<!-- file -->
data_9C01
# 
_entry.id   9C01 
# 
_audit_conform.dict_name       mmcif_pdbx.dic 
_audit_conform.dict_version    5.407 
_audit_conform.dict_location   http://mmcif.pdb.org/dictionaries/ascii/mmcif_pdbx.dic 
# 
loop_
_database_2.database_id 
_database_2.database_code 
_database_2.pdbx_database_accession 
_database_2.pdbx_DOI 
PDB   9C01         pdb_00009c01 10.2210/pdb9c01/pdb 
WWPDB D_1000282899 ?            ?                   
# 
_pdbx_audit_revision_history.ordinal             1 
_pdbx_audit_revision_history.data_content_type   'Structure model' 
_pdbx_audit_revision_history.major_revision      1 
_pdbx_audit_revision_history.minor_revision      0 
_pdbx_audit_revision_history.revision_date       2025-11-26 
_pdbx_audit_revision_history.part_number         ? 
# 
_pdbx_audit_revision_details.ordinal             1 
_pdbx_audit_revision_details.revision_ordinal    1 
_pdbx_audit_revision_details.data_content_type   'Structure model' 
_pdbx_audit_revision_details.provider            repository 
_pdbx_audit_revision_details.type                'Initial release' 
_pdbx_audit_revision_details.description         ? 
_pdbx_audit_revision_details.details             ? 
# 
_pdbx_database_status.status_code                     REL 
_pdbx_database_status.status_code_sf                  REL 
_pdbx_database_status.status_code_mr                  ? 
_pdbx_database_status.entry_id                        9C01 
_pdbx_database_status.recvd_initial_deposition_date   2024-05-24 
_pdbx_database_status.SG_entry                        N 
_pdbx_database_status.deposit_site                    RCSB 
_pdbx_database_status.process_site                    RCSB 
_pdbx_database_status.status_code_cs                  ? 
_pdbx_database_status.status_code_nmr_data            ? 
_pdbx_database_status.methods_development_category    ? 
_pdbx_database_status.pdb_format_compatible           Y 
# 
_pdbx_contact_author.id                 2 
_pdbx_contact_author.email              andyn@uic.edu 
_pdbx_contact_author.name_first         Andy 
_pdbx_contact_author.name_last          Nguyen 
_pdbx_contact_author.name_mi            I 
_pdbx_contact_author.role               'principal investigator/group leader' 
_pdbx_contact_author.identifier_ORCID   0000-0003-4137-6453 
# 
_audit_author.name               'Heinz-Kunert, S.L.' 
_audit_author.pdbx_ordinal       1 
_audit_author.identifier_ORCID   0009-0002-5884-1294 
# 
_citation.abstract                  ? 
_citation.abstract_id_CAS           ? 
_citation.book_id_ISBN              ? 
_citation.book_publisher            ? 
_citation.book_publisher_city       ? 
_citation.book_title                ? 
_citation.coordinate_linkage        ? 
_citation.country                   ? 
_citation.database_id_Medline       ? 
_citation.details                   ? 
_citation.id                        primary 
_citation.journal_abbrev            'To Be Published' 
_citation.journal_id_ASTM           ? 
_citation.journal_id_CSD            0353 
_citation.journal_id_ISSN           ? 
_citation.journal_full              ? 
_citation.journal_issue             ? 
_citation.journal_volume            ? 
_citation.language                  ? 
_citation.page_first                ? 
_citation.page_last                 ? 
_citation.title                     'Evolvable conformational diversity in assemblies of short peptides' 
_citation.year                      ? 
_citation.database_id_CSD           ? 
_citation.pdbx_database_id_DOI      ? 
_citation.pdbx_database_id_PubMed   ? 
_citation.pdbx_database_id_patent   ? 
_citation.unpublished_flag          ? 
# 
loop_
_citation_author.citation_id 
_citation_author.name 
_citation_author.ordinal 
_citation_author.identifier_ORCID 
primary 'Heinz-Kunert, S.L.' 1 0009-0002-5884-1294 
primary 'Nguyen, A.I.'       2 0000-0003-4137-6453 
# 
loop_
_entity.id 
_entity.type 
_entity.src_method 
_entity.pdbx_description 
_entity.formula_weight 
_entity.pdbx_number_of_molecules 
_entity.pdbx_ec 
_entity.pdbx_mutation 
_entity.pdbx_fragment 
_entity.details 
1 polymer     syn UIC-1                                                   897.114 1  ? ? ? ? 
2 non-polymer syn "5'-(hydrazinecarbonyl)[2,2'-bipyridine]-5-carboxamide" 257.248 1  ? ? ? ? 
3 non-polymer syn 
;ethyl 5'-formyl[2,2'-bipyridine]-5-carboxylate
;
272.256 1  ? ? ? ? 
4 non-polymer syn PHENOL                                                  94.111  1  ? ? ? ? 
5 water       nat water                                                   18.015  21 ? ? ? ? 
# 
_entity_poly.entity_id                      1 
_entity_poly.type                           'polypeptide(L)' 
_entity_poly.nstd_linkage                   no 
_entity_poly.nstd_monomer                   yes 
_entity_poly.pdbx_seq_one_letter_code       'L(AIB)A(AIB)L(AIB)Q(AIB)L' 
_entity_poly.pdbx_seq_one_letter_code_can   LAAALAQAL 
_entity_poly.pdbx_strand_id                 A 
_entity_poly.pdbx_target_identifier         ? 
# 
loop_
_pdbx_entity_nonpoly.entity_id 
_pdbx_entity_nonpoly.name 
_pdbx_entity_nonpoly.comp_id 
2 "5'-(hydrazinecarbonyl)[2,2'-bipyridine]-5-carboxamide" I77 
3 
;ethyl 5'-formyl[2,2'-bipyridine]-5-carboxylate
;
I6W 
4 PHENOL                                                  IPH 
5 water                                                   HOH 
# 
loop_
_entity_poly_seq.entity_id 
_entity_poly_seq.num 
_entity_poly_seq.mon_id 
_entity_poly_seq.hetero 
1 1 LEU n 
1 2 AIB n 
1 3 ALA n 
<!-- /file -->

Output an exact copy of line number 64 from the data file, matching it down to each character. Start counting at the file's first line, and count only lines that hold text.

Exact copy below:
_citation.country                   ? 